\def\enditemize{\ifhmode\unskip\fi\endlist%
	\usebeamertemplate{itemize/enumerate \beameritemnestingprefix body end}
	\ifnum \@itemdepth >1
	\vfil
	\fi%  
}
\makeatother

\makeatletter
\def\enumerate{%
	\ifnum\@enumdepth>2\relax\@toodeep
	\else%
	\advance\@enumdepth\@ne%
	\edef\@enumctr{enum\romannumeral\the\@enumdepth}%
	\advance\@itemdepth\@ne%
	\fi%
	\beamer@computepref\@enumdepth% sets \beameritemnestingprefix
	\edef\beamer@enumtempl{enumerate \beameritemnestingprefix item}%
	\@ifnextchar[{\beamer@@enum@}{\beamer@enum@}}
\def\beamer@@enum@[{\@ifnextchar<{\beamer@enumdefault[}{\beamer@@@enum@[}}
\def\beamer@enumdefault[#1]{\def\beamer@defaultospec{#1}%
	\@ifnextchar[{\beamer@@@enum@}{\beamer@enum@}}
\def\beamer@@@enum@[#1]{% partly copied from enumerate.sty
	\@enLab{}\let\@enThe\@enQmark
	\@enloop#1\@enum@
	\ifx\@enThe\@enQmark\@warning{The counter will not be printed.%
		^^J\space\@spaces\@spaces\@spaces The label is: \the\@enLab}\fi
	\def\insertenumlabel{\the\@enLab}
	\def\beamer@enumtempl{enumerate mini template}%
	\expandafter\let\csname the\@enumctr\endcsname\@enThe
	\csname c@\@enumctr\endcsname7
	\expandafter\settowidth
	\csname leftmargin\romannumeral\@enumdepth\endcsname
	{\the\@enLab\hspace{\labelsep}}%
	\beamer@enum@}
\def\beamer@enum@{%
	\beamer@computepref\@itemdepth% sets \beameritemnestingprefix
	\usebeamerfont{itemize/enumerate \beameritemnestingprefix body}%
	\usebeamercolor[fg]{itemize/enumerate \beameritemnestingprefix body}%
	\usebeamertemplate{itemize/enumerate \beameritemnestingprefix body begin}%
	\expandafter
	\list
	{\usebeamertemplate{\beamer@enumtempl}}
	{\usecounter\@enumctr%
		\def\makelabel##1{{\hss\llap{{%
						\usebeamerfont*{enumerate \beameritemnestingprefix item}%
						\usebeamercolor[fg]{enumerate \beameritemnestingprefix item}##1}}}}}%
	\setlength\itemsep{\fill}
	\ifnum \@itemdepth >1
	\vfill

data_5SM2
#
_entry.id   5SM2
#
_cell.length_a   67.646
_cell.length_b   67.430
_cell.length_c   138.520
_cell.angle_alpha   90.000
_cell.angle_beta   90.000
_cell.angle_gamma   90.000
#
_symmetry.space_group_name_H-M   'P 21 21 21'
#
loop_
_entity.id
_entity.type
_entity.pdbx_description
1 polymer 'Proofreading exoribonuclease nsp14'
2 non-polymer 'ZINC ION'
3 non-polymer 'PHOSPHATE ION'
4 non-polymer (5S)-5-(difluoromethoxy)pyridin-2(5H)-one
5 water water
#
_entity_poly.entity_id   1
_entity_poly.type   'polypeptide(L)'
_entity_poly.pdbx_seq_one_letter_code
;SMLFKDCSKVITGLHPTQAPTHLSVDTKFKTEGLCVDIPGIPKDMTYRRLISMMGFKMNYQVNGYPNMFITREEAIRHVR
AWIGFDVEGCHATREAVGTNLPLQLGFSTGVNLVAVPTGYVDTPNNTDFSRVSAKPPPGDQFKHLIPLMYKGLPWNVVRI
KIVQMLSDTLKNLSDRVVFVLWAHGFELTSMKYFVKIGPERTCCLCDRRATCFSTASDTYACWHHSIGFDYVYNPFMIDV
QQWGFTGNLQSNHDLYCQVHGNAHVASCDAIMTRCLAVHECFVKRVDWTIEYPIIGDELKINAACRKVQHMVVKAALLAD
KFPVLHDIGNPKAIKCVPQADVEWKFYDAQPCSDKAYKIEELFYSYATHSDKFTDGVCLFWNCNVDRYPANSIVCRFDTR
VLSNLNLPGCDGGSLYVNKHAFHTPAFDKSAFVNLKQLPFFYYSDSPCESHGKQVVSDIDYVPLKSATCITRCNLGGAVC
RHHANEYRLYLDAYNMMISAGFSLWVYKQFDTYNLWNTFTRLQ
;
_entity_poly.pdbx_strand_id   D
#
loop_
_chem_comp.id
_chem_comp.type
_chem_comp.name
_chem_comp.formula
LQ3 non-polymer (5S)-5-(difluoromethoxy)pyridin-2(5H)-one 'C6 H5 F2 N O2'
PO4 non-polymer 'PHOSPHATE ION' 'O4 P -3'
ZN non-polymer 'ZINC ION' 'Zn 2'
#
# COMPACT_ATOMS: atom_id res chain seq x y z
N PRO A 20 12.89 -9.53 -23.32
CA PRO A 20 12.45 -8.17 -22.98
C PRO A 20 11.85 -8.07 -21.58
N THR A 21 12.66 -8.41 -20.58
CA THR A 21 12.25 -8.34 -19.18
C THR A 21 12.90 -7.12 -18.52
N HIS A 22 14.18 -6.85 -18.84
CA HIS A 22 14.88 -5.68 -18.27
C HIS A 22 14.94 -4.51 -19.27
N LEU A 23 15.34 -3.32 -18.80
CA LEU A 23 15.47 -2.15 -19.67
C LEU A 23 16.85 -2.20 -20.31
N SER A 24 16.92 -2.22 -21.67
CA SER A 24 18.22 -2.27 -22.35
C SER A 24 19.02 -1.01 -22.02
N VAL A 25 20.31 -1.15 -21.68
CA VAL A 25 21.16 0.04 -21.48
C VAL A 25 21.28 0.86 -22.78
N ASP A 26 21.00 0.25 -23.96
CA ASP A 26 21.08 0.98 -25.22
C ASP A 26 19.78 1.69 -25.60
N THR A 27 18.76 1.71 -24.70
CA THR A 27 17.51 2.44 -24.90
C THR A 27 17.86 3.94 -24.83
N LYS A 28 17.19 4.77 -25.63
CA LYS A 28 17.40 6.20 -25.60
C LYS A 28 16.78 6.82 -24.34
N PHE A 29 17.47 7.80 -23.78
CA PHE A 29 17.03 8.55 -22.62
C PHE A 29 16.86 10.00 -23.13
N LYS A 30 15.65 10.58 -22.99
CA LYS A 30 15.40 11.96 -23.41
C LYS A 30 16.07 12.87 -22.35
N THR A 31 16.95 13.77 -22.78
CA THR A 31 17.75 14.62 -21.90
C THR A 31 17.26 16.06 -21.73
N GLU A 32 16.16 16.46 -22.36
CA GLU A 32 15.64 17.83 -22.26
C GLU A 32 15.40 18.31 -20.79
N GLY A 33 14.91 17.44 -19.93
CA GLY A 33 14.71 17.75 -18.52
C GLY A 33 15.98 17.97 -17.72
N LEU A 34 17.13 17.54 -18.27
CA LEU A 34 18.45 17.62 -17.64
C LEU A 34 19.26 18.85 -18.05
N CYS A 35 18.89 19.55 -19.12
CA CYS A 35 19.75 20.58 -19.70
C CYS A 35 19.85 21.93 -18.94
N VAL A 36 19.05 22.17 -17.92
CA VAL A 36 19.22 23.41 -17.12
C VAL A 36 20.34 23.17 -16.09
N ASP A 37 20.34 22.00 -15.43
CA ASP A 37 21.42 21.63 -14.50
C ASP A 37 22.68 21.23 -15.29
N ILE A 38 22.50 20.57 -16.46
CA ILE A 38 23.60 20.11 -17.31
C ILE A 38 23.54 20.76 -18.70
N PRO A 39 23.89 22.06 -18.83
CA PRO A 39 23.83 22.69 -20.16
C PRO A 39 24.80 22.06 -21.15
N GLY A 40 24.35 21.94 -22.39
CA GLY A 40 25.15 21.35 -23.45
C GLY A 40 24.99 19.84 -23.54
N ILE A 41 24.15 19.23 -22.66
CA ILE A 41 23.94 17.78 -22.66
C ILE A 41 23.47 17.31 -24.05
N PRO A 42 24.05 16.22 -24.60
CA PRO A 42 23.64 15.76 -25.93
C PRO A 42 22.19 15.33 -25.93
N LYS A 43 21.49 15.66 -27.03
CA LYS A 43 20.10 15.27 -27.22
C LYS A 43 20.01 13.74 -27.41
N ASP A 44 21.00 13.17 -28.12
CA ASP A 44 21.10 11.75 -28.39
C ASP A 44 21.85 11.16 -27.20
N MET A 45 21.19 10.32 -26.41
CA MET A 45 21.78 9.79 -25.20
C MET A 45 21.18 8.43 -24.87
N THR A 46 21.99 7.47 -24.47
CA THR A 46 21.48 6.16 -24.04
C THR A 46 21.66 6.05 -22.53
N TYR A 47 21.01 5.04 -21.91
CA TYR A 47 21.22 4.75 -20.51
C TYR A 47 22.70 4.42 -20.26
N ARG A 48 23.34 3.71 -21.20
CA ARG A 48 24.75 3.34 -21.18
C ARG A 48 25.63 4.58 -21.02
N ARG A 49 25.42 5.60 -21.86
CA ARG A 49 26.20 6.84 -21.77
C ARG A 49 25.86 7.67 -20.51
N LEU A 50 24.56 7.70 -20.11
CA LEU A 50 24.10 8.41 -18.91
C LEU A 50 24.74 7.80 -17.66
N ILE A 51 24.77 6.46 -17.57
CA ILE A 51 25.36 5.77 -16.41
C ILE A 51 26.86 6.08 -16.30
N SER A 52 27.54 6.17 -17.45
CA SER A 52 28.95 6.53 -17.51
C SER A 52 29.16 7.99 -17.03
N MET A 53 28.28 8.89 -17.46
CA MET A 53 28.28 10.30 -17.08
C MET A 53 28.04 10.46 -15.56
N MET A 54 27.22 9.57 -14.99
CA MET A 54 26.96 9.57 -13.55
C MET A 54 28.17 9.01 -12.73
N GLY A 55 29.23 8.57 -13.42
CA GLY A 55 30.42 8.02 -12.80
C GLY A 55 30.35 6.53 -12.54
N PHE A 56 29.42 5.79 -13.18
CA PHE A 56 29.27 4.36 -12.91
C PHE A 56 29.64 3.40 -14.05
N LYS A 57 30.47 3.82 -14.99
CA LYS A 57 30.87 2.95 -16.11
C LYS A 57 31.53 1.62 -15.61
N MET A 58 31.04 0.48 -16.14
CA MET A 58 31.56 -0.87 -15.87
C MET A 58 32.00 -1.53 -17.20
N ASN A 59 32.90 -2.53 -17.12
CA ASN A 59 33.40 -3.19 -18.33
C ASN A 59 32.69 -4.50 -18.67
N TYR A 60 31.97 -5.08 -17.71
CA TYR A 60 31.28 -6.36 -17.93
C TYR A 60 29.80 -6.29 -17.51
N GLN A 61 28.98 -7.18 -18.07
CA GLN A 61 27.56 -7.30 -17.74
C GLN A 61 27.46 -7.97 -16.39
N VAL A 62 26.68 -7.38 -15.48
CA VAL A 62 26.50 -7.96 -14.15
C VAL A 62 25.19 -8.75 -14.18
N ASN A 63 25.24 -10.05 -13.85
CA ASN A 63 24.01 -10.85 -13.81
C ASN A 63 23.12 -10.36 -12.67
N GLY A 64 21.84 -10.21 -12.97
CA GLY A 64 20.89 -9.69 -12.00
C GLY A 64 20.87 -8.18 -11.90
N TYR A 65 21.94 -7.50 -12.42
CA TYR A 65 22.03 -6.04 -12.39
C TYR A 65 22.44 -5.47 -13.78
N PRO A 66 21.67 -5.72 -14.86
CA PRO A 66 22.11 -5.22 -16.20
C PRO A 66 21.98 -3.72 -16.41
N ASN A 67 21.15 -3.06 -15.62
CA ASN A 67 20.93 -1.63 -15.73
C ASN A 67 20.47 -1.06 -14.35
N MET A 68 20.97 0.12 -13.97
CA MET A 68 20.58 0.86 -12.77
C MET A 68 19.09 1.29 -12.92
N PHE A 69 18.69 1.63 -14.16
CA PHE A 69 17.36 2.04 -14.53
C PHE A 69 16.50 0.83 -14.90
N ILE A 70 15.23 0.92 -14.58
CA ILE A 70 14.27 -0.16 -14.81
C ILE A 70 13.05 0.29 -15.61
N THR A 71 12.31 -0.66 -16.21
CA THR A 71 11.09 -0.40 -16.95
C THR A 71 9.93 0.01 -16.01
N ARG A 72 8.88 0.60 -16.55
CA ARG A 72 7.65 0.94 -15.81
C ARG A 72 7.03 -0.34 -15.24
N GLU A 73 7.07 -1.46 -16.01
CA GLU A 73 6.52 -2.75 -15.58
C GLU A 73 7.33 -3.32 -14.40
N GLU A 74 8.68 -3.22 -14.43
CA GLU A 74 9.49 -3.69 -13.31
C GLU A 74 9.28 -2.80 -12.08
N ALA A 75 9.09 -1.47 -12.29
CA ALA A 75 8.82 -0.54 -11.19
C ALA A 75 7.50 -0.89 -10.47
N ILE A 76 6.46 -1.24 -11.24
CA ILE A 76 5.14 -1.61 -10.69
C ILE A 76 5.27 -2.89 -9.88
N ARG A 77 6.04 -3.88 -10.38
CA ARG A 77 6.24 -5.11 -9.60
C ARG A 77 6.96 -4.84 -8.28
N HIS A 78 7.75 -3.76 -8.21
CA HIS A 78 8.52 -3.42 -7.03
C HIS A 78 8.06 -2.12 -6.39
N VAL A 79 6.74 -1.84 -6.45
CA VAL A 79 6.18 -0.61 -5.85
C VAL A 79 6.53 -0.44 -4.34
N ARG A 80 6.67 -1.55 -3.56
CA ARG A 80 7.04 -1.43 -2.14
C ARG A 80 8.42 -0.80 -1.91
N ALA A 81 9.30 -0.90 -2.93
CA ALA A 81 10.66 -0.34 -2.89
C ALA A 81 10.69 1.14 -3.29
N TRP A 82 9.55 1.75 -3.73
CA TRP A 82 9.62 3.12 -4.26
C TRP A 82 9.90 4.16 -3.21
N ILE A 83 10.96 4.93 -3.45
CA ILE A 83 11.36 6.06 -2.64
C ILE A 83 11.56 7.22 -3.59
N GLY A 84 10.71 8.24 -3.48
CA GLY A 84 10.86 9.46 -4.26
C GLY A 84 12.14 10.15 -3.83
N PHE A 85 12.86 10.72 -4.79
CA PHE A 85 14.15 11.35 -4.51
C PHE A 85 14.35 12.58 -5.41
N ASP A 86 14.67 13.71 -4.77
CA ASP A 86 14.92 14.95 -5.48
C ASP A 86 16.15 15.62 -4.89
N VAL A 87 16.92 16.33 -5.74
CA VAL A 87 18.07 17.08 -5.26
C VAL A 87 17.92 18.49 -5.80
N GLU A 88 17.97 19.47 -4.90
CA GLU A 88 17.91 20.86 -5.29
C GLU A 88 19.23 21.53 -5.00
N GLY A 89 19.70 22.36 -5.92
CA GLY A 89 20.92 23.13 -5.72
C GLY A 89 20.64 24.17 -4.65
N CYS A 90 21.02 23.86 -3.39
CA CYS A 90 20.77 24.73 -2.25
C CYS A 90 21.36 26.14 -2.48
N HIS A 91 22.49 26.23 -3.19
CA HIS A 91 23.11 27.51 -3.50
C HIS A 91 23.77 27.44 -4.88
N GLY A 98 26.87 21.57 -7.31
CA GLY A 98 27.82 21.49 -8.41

\fi%  
	\beamer@cramped%
	\raggedright%
	\beamer@firstlineitemizeunskip%
}
\def\endenumerate{\ifhmode\unskip\fi\endlist%
	\usebeamertemplate{itemize/enumerate \beameritemnestingprefix body end}
	\ifnum \@itemdepth >1
	\vfil
	\fi%  
}
\makeatother

% % set larger itemize font sizes
% % from https://latex.org/forum/viewtopic.php?t=8515
\setbeamerfont{itemize/enumerate body}{size=\Large}
\setbeamerfont{itemize/enumerate subbody}{size=\large}
\setbeamerfont{itemize/enumerate subsubbody}{size=\normalsize}

% % redefine \[\] via redefinition of same as equation* to be LARGE
% % from https://tex.stackexchange.com/a/40531
\usepackage{etoolbox}
\BeforeBeginEnvironment{equation*}{\begingroup\LARGE}
\AfterEndEnvironment{equation*}{\endgroup}
\BeforeBeginEnvironment{align*}{\begingroup\LARGE}
\AfterEndEnvironment{align*}{\endgroup}

I’ve combined all of the LaTeX code above into a style file called better-beamer.sty available on my GitHub. To avoid having to copy and paste this code into the preamble of every presentation you make, you can just load the style file instead! If you place the style file into the same directory as your .tex file, you just need to add:

\usepackage{better-beamer}

If you want to avoid having to copy the style file every time you make a new presentation, you can just use an absolute path to reference it in your .tex document. On my computer, this looks like this:

\usepackage{/Users/Rob/Dropbox/TeX/Templates/better-beamer}

R Markdown

One caveat if you use R Markdown like I do. R Markdown relies on pandoc to convert from .Rmd to .md to .tex to .pdf (phew). This only matters if you’re a lazy typist like me and write your

- lists
- like
- this

and

- not

- like

- this.

When you write your lists in the former format, pandoc redefines \itemsep to 0pt in any list (bulleted or numbered) environment in the the resulting LaTeX code via the following command:

\providecommand{\tightlist}{%
  \setlength{\itemsep}{0pt}\setlength{\parskip}{0pt}}

This will cancel out our redefined list environments and get us back our original cramped lines. There’s no way to disable this \tightlist behavior (short of removing it from the source code and compiling pandoc yourself), but it is very easy to neutralize thanks to the info in this Stack Exchange answer. If you’re using R Markdown, simply add the following to your YAML header under the header-includes variable.

\def\tightlist{}

This will come after the \tightlist definition in the preamble and redefine it to do nothing, leaving our properly spaced lists intact without having to add an empty line after every item. At some point I’ll post my custom LaTeX template (with other aesthetic improvements) for Beamer slides via R Markdown and talk about my process for modifying the default template.